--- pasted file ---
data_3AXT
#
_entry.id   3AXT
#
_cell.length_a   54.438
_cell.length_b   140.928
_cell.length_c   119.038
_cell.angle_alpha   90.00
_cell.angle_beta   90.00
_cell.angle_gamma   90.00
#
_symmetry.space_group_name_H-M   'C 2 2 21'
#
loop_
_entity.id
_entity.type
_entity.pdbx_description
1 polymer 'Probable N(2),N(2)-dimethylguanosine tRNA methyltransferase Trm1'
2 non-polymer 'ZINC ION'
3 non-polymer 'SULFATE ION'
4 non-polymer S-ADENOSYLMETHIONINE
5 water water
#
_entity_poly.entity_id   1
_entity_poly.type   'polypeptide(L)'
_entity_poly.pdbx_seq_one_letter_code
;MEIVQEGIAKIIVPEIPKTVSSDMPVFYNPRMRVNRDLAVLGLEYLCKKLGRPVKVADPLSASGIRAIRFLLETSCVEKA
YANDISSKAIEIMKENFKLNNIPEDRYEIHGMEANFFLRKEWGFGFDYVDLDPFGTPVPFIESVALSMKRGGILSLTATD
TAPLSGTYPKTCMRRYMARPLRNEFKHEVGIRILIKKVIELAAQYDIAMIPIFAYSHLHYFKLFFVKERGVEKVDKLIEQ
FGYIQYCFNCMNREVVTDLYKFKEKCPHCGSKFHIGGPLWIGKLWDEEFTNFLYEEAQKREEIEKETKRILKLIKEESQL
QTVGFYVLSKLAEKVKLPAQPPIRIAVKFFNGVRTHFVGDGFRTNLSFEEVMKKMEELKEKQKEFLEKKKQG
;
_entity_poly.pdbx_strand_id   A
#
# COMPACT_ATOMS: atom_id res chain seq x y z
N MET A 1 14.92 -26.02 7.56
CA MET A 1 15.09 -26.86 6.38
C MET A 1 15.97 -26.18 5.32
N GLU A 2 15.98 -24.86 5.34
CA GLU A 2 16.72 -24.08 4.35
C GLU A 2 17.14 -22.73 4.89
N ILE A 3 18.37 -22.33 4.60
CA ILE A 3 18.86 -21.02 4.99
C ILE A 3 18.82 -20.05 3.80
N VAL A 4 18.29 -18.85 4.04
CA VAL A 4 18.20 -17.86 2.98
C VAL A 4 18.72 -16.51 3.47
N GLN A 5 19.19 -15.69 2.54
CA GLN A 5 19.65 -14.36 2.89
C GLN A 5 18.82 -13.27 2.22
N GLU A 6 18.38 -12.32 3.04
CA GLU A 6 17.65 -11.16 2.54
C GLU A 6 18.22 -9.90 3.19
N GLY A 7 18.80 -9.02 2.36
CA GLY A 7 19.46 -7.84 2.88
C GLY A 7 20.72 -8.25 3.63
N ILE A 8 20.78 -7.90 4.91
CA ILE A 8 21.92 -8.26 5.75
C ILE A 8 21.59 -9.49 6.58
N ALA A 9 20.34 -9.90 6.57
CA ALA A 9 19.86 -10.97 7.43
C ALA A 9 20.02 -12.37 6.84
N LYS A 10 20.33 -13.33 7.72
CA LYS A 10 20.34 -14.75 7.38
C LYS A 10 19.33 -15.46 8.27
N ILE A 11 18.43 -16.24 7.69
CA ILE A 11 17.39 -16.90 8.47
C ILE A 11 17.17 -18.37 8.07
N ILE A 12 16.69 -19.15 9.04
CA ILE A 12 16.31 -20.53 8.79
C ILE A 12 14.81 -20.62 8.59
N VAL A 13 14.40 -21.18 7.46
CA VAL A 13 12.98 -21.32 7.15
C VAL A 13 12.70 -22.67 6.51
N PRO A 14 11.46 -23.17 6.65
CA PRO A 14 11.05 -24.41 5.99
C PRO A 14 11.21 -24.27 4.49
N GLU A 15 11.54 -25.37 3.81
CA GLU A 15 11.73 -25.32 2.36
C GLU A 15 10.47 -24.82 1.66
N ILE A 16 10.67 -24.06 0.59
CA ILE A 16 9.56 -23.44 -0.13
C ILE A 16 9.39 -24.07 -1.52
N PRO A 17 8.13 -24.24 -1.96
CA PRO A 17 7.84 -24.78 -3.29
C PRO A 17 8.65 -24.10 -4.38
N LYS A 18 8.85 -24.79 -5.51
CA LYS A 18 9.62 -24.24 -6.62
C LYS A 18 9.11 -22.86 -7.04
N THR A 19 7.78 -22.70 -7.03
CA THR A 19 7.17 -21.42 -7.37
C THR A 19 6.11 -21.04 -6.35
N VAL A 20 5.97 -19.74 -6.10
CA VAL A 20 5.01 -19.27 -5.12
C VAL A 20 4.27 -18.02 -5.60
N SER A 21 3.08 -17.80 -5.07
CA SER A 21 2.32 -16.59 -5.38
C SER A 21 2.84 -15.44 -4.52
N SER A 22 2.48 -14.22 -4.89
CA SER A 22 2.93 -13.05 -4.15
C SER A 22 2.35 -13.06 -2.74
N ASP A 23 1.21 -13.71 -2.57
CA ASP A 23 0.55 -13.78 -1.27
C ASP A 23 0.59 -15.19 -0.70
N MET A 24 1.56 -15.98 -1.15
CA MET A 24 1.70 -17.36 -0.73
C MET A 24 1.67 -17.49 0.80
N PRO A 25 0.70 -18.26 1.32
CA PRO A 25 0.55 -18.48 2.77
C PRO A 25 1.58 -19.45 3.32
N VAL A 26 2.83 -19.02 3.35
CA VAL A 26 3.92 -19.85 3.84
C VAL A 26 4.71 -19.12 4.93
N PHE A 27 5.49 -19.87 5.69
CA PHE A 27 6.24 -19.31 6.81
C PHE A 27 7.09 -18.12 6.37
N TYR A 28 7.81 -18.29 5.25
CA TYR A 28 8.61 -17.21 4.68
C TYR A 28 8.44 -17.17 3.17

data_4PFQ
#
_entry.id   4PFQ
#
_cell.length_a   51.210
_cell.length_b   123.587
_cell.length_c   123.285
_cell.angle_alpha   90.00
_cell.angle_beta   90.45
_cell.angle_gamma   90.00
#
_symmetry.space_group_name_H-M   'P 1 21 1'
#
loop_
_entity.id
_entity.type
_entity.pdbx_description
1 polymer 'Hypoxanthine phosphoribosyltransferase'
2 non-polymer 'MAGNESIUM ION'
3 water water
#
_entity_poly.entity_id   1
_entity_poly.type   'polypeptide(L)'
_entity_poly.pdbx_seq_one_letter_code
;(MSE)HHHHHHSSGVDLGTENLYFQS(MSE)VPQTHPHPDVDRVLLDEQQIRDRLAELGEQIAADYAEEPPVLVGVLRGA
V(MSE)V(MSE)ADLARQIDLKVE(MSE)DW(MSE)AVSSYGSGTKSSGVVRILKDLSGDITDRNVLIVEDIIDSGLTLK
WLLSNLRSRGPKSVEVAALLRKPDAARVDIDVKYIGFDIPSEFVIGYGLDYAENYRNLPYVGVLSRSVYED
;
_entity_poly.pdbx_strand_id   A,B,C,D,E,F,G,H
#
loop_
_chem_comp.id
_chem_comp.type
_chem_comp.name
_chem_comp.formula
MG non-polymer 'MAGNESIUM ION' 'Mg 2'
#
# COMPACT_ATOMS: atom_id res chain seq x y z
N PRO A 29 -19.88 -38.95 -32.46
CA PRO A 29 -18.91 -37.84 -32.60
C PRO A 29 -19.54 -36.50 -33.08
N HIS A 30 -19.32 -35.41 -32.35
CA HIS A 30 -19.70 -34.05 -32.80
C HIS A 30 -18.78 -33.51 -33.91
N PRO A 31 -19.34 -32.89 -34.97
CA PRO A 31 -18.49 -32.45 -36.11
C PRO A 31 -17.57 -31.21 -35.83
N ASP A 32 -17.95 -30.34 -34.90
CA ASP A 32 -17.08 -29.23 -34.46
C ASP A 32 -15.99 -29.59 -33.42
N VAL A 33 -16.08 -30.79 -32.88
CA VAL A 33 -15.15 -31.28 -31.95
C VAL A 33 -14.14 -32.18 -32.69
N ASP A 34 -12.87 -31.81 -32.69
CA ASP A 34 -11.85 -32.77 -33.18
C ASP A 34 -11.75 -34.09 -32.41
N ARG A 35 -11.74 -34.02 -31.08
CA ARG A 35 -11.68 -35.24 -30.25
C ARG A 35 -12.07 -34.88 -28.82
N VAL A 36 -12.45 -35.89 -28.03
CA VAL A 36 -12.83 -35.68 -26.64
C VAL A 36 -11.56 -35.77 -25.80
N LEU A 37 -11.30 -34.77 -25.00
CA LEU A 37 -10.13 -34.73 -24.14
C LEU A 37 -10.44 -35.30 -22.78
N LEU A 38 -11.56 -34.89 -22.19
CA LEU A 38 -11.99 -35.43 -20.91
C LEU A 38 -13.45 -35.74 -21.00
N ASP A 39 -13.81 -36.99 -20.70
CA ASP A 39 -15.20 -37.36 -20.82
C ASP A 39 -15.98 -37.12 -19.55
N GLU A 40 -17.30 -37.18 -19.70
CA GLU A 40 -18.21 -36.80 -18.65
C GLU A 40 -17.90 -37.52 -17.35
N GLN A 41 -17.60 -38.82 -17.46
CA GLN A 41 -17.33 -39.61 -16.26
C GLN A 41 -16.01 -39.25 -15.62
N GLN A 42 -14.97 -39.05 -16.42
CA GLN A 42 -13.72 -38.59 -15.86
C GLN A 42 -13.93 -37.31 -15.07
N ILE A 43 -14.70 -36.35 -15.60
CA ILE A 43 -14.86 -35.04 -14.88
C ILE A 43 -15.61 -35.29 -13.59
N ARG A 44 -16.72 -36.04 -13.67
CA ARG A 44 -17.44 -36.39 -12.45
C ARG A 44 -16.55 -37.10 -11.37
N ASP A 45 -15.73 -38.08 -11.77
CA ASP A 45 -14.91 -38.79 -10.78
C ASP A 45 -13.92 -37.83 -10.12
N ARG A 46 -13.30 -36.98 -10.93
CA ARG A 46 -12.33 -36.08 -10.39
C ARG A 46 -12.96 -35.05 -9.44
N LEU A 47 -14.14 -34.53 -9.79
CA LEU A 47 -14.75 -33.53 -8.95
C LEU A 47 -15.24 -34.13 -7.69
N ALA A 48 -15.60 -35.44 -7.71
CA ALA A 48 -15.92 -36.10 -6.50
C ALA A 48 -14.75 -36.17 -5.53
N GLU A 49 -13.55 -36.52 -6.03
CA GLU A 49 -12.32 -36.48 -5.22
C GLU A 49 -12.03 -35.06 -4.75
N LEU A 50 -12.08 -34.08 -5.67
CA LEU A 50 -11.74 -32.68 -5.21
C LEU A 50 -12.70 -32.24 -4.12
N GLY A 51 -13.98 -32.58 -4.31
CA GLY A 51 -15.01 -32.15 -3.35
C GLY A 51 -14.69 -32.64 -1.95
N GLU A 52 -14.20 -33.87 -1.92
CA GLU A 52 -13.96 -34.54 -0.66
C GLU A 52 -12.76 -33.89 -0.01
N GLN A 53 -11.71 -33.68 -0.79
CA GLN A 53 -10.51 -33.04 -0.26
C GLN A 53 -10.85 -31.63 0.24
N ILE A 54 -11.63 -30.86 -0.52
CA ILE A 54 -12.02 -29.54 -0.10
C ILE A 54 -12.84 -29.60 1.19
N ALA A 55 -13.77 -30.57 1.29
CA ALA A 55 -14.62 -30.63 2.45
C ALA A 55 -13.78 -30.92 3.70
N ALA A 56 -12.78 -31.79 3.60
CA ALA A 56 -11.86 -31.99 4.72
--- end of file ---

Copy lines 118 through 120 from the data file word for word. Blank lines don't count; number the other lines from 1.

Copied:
CA TYR A 28 8.61 -17.21 4.68
C TYR A 28 8.44 -17.17 3.17

data_4PFQ